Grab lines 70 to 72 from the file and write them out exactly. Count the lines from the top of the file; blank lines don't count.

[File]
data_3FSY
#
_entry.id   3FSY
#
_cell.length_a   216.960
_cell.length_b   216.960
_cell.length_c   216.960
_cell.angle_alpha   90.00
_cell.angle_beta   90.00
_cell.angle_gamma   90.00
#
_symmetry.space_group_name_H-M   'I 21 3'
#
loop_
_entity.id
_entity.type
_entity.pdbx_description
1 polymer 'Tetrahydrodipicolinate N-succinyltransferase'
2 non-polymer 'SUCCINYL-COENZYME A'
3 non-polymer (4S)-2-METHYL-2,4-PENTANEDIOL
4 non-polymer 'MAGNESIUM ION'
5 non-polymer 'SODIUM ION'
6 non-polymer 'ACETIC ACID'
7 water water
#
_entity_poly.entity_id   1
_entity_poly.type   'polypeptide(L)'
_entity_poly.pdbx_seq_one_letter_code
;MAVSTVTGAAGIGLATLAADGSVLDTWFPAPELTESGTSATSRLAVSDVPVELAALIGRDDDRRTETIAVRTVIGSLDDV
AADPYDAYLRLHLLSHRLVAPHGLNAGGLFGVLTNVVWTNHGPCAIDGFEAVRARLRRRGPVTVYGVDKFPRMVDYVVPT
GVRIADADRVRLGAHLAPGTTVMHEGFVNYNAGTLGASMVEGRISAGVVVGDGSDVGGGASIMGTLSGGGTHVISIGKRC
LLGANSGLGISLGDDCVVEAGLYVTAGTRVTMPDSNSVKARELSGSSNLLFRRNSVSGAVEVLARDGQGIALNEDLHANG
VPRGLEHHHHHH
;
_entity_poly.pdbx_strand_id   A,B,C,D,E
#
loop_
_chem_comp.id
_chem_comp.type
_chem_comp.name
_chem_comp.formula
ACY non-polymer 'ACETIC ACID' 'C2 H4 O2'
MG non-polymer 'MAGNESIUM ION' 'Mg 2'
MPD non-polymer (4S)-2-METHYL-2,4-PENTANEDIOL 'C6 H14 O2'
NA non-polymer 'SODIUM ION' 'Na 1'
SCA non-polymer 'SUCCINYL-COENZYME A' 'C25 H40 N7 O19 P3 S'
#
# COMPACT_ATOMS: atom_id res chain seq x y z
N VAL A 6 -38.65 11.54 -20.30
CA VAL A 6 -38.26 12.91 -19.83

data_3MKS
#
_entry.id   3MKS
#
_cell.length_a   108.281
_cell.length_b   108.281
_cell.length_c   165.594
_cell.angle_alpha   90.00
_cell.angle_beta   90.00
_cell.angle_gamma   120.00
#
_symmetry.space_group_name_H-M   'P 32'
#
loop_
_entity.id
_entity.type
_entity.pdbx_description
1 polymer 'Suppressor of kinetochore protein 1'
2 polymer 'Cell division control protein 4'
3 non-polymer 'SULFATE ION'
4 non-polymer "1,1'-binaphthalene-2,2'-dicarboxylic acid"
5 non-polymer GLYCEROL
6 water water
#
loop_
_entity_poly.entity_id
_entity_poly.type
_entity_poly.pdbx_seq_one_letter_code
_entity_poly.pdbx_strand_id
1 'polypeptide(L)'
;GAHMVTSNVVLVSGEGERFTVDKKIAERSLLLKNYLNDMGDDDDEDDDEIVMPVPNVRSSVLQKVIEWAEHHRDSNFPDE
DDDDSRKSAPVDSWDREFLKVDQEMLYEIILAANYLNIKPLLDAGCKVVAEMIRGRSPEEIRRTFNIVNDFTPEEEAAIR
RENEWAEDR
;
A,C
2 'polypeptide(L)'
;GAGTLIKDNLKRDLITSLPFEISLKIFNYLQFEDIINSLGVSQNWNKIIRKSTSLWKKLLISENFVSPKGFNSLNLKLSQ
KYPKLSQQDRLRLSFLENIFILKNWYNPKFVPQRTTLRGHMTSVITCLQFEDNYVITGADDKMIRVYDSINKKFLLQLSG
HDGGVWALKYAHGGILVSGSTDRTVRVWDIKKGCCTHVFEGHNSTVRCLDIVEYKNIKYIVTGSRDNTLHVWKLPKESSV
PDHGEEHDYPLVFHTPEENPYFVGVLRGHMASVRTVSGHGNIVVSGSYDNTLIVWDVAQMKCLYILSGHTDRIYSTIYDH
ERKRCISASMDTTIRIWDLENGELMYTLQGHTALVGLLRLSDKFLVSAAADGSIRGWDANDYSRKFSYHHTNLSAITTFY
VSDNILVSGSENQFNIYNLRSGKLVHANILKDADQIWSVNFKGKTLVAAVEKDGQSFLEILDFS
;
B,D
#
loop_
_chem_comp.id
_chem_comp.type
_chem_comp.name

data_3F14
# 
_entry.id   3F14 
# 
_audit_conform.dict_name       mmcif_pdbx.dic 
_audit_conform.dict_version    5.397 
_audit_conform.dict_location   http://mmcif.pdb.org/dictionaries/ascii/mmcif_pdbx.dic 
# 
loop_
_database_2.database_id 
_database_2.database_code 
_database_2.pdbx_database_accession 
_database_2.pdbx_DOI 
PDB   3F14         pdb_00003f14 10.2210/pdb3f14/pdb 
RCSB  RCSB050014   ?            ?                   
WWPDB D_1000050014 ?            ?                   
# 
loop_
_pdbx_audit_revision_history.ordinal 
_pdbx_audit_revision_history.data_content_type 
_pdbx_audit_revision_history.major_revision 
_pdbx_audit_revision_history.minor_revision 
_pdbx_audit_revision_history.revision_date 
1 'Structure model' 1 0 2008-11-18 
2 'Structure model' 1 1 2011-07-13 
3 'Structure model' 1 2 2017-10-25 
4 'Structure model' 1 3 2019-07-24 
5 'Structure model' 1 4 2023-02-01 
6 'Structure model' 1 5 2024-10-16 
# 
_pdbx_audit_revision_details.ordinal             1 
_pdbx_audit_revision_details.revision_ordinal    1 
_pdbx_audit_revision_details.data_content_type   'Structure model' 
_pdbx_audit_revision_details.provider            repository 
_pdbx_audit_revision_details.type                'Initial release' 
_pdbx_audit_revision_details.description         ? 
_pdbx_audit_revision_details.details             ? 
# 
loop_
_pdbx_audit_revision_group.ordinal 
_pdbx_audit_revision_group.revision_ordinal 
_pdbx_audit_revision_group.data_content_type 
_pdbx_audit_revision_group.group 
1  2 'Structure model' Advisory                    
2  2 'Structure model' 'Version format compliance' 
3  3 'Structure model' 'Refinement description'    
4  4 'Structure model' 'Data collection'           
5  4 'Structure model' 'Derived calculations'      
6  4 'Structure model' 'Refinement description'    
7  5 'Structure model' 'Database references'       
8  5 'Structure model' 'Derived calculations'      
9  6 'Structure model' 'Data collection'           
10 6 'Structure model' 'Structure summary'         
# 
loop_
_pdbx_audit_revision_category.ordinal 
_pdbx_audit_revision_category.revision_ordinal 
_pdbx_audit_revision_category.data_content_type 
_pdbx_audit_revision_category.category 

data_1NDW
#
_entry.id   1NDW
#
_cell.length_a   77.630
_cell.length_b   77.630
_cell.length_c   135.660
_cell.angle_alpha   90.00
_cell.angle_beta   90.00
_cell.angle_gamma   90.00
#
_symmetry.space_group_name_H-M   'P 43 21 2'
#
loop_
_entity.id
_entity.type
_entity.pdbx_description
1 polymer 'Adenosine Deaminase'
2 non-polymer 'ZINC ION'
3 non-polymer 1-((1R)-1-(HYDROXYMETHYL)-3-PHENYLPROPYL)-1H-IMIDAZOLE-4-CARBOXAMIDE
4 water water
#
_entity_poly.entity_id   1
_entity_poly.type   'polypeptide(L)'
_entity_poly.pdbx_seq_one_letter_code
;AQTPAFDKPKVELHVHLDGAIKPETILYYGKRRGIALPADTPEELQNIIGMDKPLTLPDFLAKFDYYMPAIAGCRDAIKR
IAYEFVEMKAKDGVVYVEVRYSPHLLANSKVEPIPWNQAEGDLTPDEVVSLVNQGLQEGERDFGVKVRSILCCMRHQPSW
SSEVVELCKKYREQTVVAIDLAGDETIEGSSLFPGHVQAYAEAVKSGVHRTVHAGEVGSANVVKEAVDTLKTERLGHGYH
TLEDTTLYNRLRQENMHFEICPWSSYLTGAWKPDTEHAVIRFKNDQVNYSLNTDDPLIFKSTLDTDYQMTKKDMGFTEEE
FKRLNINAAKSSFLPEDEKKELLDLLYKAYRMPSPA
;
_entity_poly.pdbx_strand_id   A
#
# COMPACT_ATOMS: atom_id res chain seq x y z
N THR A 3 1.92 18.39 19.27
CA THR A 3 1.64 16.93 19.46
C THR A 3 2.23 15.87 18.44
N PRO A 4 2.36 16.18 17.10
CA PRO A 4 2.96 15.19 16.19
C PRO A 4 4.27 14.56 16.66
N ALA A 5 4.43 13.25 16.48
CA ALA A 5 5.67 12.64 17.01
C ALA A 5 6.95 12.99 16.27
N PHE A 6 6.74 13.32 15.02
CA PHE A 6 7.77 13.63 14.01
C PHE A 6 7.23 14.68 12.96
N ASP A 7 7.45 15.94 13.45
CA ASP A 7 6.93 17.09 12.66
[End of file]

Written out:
3 non-polymer 'SULFATE ION'
4 non-polymer "1,1'-binaphthalene-2,2'-dicarboxylic acid"
5 non-polymer GLYCEROL